Satay Theories abound as to the origin of these bamboo skewers of sweet-spicy meat, barbecued over charcoal to an irresistibly smoky, savoury finish. Did they descend from the kebabs cooked by Arab traders who arrived here a century ago? Or were they created by Chinese immigrants, who put “sar tae” – literally, “three pieces” – of meat on a stick? Whatever its beginnings, satay hawkers have always favoured chicken, beef and mutton for their skewers, served with a thick, sweet-hot peanut sauce on the side, with sliced cucumbers, onions, and pressed rice cakes for dipping. Chinese satay stalls may also serve pork satay, a Peranakan invention, which has the same accompaniments, plus a dash of crushed pineapple in the peanut sauce. Satay began as a dish eaten out in the open under the stars, while seated on squat wooden stools. Those may be gone now, but a starry sky is still the best and most common accompaniment! Highly Recommended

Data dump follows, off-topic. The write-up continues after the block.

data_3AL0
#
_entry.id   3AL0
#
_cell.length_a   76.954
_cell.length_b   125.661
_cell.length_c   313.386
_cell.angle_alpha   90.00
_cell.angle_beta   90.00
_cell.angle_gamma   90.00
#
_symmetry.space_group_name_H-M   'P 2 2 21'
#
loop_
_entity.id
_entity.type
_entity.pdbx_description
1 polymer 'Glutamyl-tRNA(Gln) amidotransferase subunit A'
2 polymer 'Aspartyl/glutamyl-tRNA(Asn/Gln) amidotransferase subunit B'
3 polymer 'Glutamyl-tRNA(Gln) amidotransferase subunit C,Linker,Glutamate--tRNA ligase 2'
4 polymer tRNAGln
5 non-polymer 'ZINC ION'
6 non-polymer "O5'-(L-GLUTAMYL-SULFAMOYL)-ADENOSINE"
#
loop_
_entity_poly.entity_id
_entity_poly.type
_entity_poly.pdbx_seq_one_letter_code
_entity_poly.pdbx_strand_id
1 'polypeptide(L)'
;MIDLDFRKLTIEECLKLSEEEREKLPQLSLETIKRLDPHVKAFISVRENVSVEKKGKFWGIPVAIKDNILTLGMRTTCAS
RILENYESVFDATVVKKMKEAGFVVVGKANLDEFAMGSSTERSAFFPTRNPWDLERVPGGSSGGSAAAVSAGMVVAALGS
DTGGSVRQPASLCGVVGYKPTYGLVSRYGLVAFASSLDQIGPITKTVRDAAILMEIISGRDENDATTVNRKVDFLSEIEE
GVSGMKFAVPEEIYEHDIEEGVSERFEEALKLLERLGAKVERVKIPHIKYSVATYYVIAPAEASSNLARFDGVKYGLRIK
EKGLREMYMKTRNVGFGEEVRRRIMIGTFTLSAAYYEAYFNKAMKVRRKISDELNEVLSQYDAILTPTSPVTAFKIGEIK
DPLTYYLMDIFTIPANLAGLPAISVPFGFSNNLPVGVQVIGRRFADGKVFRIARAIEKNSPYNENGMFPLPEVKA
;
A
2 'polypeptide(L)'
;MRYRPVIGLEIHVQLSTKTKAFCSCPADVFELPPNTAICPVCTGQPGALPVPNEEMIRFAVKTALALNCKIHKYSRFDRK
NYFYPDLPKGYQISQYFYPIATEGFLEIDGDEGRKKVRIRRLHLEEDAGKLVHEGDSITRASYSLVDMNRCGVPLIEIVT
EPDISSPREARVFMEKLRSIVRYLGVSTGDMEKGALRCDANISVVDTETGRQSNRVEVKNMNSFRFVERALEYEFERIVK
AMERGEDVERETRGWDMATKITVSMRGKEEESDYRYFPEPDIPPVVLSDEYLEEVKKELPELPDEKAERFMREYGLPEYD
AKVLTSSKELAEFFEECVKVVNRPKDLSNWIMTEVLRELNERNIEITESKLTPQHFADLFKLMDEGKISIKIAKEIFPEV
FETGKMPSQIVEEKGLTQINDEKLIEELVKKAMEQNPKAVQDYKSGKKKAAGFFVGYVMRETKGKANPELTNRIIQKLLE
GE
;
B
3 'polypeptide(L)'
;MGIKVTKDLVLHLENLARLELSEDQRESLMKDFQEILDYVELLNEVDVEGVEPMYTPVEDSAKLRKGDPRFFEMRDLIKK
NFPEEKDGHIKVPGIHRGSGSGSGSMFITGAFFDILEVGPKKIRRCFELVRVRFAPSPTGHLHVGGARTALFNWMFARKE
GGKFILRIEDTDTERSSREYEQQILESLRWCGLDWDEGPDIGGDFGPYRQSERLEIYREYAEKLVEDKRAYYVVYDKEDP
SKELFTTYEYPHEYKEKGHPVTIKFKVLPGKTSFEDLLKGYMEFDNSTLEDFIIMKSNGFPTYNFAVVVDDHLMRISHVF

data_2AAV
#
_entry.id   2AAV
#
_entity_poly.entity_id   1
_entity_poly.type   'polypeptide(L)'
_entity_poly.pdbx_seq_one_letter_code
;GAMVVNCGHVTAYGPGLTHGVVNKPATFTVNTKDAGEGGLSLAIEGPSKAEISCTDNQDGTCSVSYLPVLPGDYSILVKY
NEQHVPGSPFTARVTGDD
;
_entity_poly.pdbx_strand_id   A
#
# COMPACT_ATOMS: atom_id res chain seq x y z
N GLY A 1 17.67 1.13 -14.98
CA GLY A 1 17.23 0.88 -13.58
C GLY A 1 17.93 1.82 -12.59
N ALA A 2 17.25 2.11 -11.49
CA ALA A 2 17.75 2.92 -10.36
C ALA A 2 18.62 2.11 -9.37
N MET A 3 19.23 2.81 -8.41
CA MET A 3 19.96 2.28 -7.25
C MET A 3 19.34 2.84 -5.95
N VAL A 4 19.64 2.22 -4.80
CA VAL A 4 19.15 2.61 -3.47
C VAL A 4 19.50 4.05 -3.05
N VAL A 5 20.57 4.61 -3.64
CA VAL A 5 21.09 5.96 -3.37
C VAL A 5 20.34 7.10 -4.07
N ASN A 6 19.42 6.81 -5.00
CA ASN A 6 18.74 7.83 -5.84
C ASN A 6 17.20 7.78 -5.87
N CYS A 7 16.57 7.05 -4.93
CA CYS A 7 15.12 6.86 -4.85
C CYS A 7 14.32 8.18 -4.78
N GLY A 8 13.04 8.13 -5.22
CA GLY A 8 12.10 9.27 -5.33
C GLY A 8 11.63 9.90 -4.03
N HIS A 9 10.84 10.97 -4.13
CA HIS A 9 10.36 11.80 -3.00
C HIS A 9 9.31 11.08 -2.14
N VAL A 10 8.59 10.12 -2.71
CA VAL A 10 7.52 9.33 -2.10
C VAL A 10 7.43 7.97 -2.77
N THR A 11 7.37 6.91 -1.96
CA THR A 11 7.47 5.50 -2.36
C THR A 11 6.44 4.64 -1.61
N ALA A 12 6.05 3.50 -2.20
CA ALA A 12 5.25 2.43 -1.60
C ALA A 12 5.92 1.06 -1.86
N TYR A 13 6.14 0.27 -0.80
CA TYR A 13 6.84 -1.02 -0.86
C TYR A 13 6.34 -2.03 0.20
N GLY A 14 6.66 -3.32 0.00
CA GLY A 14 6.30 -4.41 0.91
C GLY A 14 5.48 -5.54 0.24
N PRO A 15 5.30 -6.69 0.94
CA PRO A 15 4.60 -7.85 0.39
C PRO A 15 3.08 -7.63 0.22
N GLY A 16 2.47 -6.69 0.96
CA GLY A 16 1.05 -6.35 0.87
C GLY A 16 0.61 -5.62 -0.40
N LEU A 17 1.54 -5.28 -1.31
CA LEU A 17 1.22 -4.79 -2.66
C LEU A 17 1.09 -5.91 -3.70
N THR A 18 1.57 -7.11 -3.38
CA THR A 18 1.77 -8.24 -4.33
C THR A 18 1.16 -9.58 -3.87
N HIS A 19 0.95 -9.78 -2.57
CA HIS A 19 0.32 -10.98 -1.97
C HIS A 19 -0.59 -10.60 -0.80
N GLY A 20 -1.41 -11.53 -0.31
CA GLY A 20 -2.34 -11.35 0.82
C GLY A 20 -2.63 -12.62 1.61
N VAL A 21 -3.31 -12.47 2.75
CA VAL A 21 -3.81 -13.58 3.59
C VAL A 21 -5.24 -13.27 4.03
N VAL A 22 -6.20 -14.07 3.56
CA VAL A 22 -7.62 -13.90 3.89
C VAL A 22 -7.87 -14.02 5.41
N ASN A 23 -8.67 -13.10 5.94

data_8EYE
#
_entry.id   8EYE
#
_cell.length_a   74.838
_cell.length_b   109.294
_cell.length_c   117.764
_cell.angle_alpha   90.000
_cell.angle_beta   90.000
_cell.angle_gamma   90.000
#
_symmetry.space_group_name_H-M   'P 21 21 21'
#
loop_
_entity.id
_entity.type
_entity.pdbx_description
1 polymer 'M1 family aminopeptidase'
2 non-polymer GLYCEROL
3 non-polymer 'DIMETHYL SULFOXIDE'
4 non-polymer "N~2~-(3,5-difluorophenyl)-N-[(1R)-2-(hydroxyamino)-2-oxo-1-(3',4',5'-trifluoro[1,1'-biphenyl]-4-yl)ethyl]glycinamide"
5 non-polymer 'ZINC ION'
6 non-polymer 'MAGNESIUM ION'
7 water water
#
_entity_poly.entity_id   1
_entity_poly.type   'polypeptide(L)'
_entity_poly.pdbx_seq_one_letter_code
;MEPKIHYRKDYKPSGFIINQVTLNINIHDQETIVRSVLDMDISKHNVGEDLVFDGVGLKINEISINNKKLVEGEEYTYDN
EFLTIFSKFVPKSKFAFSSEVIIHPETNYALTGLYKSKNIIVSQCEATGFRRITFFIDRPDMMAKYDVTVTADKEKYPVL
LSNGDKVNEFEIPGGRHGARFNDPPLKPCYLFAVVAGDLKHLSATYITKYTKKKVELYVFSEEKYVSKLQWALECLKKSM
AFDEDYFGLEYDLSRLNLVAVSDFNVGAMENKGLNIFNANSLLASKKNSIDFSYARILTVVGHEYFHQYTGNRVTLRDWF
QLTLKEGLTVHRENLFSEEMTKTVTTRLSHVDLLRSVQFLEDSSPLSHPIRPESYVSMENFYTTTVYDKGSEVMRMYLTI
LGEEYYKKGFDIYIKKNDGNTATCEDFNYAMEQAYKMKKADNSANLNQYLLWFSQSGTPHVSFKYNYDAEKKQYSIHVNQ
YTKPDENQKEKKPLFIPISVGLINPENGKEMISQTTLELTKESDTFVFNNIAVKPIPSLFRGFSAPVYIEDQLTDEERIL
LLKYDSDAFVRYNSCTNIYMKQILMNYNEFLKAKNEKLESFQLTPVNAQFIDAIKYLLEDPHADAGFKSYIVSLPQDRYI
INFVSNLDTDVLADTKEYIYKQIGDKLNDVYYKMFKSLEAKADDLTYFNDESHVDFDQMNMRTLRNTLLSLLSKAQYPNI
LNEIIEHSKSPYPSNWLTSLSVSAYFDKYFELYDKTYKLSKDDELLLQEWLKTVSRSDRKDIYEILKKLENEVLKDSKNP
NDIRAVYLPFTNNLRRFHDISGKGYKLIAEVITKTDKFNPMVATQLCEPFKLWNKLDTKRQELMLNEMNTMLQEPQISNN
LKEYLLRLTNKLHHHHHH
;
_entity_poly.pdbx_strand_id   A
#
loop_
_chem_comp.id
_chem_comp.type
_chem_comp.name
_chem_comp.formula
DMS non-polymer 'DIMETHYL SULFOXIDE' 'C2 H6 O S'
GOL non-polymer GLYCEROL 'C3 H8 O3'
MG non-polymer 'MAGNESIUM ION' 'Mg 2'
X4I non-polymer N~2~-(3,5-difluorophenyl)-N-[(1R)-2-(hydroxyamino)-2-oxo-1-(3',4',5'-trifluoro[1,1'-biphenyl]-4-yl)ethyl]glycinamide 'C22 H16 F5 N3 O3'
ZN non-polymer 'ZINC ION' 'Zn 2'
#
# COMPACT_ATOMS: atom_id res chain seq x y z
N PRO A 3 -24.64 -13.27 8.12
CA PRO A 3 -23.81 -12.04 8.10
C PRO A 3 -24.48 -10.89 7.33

- Lau Pa Sat Satay stalls
From dusk and well into the night, the section of Boon Tat Street bordering Lau Pa Sar Festival Market is closed to traffic so satay vendors can set up their stalls and fill the air with deliciously-scented smoke.
Boon Tat Street
- Satay by the Sea
There are 2 places you can try. One is Satay by the Bay (Satay). This place offers fantastic scenic view but dont be too hopeful on the food quality and price. Another place to try is at East Coast lagoon. There you can get many stalls serving satay and it is much cheaper to satay by the bay.
- Shi Xiang Sha Die
One of the few remaining stalls in Singapore that makes Chinese-style pork satay, as well as tasty beef, chicken and mutton satay.
#02-03 Chinatown Complex, Block 335 Smith Street
- Warong Sudi Mampir
A local food landmark, with great mutton satay that arrives at your table slightly burnt from the charcoal grill – guaranteed to get your mouth watering.
#01-19 Haig Road Food Centre, Block 14 Haig Road
Singapore Tourism Board